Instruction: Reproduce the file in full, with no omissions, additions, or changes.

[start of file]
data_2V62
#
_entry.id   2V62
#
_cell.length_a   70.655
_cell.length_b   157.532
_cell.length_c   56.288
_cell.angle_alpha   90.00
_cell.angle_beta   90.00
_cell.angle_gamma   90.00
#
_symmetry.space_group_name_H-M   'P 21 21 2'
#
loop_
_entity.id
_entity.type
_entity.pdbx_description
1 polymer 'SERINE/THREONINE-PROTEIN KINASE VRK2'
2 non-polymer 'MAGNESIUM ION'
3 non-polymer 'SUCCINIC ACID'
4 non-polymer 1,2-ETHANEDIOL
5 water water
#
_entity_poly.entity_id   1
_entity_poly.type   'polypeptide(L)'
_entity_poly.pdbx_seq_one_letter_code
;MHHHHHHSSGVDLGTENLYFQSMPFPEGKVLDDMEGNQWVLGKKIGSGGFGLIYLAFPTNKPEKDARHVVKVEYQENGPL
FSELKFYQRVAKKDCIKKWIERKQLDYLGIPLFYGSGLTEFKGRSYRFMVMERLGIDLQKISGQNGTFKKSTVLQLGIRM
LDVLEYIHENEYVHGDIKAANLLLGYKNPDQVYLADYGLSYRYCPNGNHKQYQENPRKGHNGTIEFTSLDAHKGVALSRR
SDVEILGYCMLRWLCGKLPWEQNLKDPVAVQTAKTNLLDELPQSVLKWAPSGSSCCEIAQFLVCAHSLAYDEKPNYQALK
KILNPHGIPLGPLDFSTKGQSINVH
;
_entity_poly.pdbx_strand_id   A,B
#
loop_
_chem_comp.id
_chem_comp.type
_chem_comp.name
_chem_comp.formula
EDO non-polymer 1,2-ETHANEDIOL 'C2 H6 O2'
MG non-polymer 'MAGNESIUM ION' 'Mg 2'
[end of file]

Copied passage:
data_2V62
#
_entry.id   2V62
#
_cell.length_a   70.655
_cell.length_b   157.532
_cell.length_c   56.288
_cell.angle_alpha   90.00
_cell.angle_beta   90.00
_cell.angle_gamma   90.00
#
_symmetry.space_group_name_H-M   'P 21 21 2'
#
loop_
_entity.id
_entity.type
_entity.pdbx_description
1 polymer 'SERINE/THREONINE-PROTEIN KINASE VRK2'
2 non-polymer 'MAGNESIUM ION'
3 non-polymer 'SUCCINIC ACID'
4 non-polymer 1,2-ETHANEDIOL
5 water water
#
_entity_poly.entity_id   1
_entity_poly.type   'polypeptide(L)'
_entity_poly.pdbx_seq_one_letter_code
;MHHHHHHSSGVDLGTENLYFQSMPFPEGKVLDDMEGNQWVLGKKIGSGGFGLIYLAFPTNKPEKDARHVVKVEYQENGPL
FSELKFYQRVAKKDCIKKWIERKQLDYLGIPLFYGSGLTEFKGRSYRFMVMERLGIDLQKISGQNGTFKKSTVLQLGIRM
LDVLEYIHENEYVHGDIKAANLLLGYKNPDQVYLADYGLSYRYCPNGNHKQYQENPRKGHNGTIEFTSLDAHKGVALSRR
SDVEILGYCMLRWLCGKLPWEQNLKDPVAVQTAKTNLLDELPQSVLKWAPSGSSCCEIAQFLVCAHSLAYDEKPNYQALK
KILNPHGIPLGPLDFSTKGQSINVH
;
_entity_poly.pdbx_strand_id   A,B
#
loop_
_chem_comp.id
_chem_comp.type
_chem_comp.name
_chem_comp.formula
EDO non-polymer 1,2-ETHANEDIOL 'C2 H6 O2'
MG non-polymer 'MAGNESIUM ION' 'Mg 2'